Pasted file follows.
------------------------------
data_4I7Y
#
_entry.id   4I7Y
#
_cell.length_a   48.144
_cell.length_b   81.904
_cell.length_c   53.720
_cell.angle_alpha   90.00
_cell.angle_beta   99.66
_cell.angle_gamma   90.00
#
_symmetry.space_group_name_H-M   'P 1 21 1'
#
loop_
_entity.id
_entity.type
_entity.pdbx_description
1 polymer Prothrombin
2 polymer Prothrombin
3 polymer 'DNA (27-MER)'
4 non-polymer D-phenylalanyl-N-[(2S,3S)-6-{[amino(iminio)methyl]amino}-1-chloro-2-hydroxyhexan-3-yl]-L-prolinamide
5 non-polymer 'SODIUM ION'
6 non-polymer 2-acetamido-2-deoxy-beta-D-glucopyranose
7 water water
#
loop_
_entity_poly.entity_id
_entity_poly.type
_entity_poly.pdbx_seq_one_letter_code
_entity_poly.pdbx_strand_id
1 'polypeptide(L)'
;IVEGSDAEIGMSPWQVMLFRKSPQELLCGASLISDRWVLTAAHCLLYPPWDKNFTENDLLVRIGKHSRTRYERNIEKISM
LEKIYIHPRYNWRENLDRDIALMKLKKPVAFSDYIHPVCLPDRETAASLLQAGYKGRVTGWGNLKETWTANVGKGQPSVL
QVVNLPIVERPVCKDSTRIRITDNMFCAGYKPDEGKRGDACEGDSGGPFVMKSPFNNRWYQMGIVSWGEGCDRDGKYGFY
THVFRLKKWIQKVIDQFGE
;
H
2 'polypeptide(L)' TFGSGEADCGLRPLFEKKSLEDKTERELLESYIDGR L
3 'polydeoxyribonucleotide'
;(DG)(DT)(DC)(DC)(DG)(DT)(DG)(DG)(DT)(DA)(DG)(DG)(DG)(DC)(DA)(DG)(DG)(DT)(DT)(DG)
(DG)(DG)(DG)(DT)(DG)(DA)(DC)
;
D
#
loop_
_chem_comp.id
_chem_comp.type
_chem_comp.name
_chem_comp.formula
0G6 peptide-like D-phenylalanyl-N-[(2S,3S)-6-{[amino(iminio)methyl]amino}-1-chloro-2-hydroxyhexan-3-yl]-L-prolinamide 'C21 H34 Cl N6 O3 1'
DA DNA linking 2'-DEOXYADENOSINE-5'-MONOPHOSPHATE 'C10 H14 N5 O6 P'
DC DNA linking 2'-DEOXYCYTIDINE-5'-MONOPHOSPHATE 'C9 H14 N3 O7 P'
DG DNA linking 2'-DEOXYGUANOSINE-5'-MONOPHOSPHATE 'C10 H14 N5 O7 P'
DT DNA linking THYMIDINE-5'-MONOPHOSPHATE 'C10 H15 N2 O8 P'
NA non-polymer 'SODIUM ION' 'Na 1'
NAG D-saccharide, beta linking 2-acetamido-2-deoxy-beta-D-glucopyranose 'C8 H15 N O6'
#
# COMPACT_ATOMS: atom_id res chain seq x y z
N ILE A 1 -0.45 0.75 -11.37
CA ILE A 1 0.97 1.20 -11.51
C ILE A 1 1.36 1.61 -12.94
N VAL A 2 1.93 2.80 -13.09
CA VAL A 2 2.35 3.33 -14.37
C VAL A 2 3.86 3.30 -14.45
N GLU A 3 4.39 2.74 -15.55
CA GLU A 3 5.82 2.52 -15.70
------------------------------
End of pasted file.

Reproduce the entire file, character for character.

data_4I7Y
#
_entry.id   4I7Y
#
_cell.length_a   48.144
_cell.length_b   81.904
_cell.length_c   53.720
_cell.angle_alpha   90.00
_cell.angle_beta   99.66
_cell.angle_gamma   90.00
#
_symmetry.space_group_name_H-M   'P 1 21 1'
#
loop_
_entity.id
_entity.type
_entity.pdbx_description
1 polymer Prothrombin
2 polymer Prothrombin
3 polymer 'DNA (27-MER)'
4 non-polymer D-phenylalanyl-N-[(2S,3S)-6-{[amino(iminio)methyl]amino}-1-chloro-2-hydroxyhexan-3-yl]-L-prolinamide
5 non-polymer 'SODIUM ION'
6 non-polymer 2-acetamido-2-deoxy-beta-D-glucopyranose
7 water water
#
loop_
_entity_poly.entity_id
_entity_poly.type
_entity_poly.pdbx_seq_one_letter_code
_entity_poly.pdbx_strand_id
1 'polypeptide(L)'
;IVEGSDAEIGMSPWQVMLFRKSPQELLCGASLISDRWVLTAAHCLLYPPWDKNFTENDLLVRIGKHSRTRYERNIEKISM
LEKIYIHPRYNWRENLDRDIALMKLKKPVAFSDYIHPVCLPDRETAASLLQAGYKGRVTGWGNLKETWTANVGKGQPSVL
QVVNLPIVERPVCKDSTRIRITDNMFCAGYKPDEGKRGDACEGDSGGPFVMKSPFNNRWYQMGIVSWGEGCDRDGKYGFY
THVFRLKKWIQKVIDQFGE
;
H
2 'polypeptide(L)' TFGSGEADCGLRPLFEKKSLEDKTERELLESYIDGR L
3 'polydeoxyribonucleotide'
;(DG)(DT)(DC)(DC)(DG)(DT)(DG)(DG)(DT)(DA)(DG)(DG)(DG)(DC)(DA)(DG)(DG)(DT)(DT)(DG)
(DG)(DG)(DG)(DT)(DG)(DA)(DC)
;
D
#
loop_
_chem_comp.id
_chem_comp.type
_chem_comp.name
_chem_comp.formula
0G6 peptide-like D-phenylalanyl-N-[(2S,3S)-6-{[amino(iminio)methyl]amino}-1-chloro-2-hydroxyhexan-3-yl]-L-prolinamide 'C21 H34 Cl N6 O3 1'
DA DNA linking 2'-DEOXYADENOSINE-5'-MONOPHOSPHATE 'C10 H14 N5 O6 P'
DC DNA linking 2'-DEOXYCYTIDINE-5'-MONOPHOSPHATE 'C9 H14 N3 O7 P'
DG DNA linking 2'-DEOXYGUANOSINE-5'-MONOPHOSPHATE 'C10 H14 N5 O7 P'
DT DNA linking THYMIDINE-5'-MONOPHOSPHATE 'C10 H15 N2 O8 P'
NA non-polymer 'SODIUM ION' 'Na 1'
NAG D-saccharide, beta linking 2-acetamido-2-deoxy-beta-D-glucopyranose 'C8 H15 N O6'
#
# COMPACT_ATOMS: atom_id res chain seq x y z
N ILE A 1 -0.45 0.75 -11.37
CA ILE A 1 0.97 1.20 -11.51
C ILE A 1 1.36 1.61 -12.94
N VAL A 2 1.93 2.80 -13.09
CA VAL A 2 2.35 3.33 -14.37
C VAL A 2 3.86 3.30 -14.45
N GLU A 3 4.39 2.74 -15.55
CA GLU A 3 5.82 2.52 -15.70